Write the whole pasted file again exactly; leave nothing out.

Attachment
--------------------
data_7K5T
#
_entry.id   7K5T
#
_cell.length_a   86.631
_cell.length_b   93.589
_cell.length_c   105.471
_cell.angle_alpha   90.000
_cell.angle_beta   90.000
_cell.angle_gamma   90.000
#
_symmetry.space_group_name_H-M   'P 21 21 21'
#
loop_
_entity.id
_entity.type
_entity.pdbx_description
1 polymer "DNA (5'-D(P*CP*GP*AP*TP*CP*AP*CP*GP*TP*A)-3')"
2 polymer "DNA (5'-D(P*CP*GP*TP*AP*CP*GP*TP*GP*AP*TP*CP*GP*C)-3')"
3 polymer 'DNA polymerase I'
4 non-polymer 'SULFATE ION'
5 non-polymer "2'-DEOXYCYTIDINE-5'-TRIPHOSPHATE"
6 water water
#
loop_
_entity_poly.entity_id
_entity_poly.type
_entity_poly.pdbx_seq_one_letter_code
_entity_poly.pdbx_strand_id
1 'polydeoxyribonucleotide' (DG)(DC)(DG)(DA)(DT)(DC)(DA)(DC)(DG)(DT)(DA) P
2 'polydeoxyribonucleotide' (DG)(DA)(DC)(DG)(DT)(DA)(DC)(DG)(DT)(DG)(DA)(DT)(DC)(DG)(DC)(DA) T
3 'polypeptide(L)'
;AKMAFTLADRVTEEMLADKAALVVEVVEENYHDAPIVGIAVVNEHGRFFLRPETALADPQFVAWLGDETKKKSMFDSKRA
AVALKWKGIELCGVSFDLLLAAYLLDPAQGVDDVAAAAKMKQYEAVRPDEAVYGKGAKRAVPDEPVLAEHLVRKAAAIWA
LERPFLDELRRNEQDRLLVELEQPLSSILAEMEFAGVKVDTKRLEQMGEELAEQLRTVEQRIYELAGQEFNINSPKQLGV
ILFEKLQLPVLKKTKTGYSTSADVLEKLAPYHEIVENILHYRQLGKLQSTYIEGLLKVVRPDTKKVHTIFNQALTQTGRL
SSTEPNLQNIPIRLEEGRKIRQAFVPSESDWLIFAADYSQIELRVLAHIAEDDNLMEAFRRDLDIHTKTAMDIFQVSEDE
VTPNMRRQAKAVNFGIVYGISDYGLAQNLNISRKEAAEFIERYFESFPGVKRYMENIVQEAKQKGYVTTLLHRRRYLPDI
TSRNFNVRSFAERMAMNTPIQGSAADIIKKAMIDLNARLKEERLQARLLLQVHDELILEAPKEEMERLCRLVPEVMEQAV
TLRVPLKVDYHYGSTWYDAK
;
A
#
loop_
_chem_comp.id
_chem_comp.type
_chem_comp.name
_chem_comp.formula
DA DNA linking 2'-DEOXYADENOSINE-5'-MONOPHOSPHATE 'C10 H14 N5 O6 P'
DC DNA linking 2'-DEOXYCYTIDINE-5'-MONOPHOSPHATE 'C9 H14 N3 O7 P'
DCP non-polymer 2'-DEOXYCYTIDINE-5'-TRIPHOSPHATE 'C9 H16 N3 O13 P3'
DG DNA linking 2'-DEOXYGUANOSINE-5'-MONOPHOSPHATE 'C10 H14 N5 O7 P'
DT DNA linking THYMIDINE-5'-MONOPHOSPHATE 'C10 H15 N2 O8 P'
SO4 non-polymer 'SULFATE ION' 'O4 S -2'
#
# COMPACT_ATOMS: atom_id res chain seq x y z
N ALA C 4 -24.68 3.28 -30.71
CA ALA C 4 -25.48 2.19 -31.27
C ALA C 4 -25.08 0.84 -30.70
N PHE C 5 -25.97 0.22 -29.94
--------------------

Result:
data_7K5T
#
_entry.id   7K5T
#
_cell.length_a   86.631
_cell.length_b   93.589
_cell.length_c   105.471
_cell.angle_alpha   90.000
_cell.angle_beta   90.000
_cell.angle_gamma   90.000
#
_symmetry.space_group_name_H-M   'P 21 21 21'
#
loop_
_entity.id
_entity.type
_entity.pdbx_description
1 polymer "DNA (5'-D(P*CP*GP*AP*TP*CP*AP*CP*GP*TP*A)-3')"
2 polymer "DNA (5'-D(P*CP*GP*TP*AP*CP*GP*TP*GP*AP*TP*CP*GP*C)-3')"
3 polymer 'DNA polymerase I'
4 non-polymer 'SULFATE ION'
5 non-polymer "2'-DEOXYCYTIDINE-5'-TRIPHOSPHATE"
6 water water
#
loop_
_entity_poly.entity_id
_entity_poly.type
_entity_poly.pdbx_seq_one_letter_code
_entity_poly.pdbx_strand_id
1 'polydeoxyribonucleotide' (DG)(DC)(DG)(DA)(DT)(DC)(DA)(DC)(DG)(DT)(DA) P
2 'polydeoxyribonucleotide' (DG)(DA)(DC)(DG)(DT)(DA)(DC)(DG)(DT)(DG)(DA)(DT)(DC)(DG)(DC)(DA) T
3 'polypeptide(L)'
;AKMAFTLADRVTEEMLADKAALVVEVVEENYHDAPIVGIAVVNEHGRFFLRPETALADPQFVAWLGDETKKKSMFDSKRA
AVALKWKGIELCGVSFDLLLAAYLLDPAQGVDDVAAAAKMKQYEAVRPDEAVYGKGAKRAVPDEPVLAEHLVRKAAAIWA
LERPFLDELRRNEQDRLLVELEQPLSSILAEMEFAGVKVDTKRLEQMGEELAEQLRTVEQRIYELAGQEFNINSPKQLGV
ILFEKLQLPVLKKTKTGYSTSADVLEKLAPYHEIVENILHYRQLGKLQSTYIEGLLKVVRPDTKKVHTIFNQALTQTGRL
SSTEPNLQNIPIRLEEGRKIRQAFVPSESDWLIFAADYSQIELRVLAHIAEDDNLMEAFRRDLDIHTKTAMDIFQVSEDE
VTPNMRRQAKAVNFGIVYGISDYGLAQNLNISRKEAAEFIERYFESFPGVKRYMENIVQEAKQKGYVTTLLHRRRYLPDI
TSRNFNVRSFAERMAMNTPIQGSAADIIKKAMIDLNARLKEERLQARLLLQVHDELILEAPKEEMERLCRLVPEVMEQAV
TLRVPLKVDYHYGSTWYDAK
;
A
#
loop_
_chem_comp.id
_chem_comp.type
_chem_comp.name
_chem_comp.formula
DA DNA linking 2'-DEOXYADENOSINE-5'-MONOPHOSPHATE 'C10 H14 N5 O6 P'
DC DNA linking 2'-DEOXYCYTIDINE-5'-MONOPHOSPHATE 'C9 H14 N3 O7 P'
DCP non-polymer 2'-DEOXYCYTIDINE-5'-TRIPHOSPHATE 'C9 H16 N3 O13 P3'
DG DNA linking 2'-DEOXYGUANOSINE-5'-MONOPHOSPHATE 'C10 H14 N5 O7 P'
DT DNA linking THYMIDINE-5'-MONOPHOSPHATE 'C10 H15 N2 O8 P'
SO4 non-polymer 'SULFATE ION' 'O4 S -2'
#
# COMPACT_ATOMS: atom_id res chain seq x y z
N ALA C 4 -24.68 3.28 -30.71
CA ALA C 4 -25.48 2.19 -31.27
C ALA C 4 -25.08 0.84 -30.70
N PHE C 5 -25.97 0.22 -29.94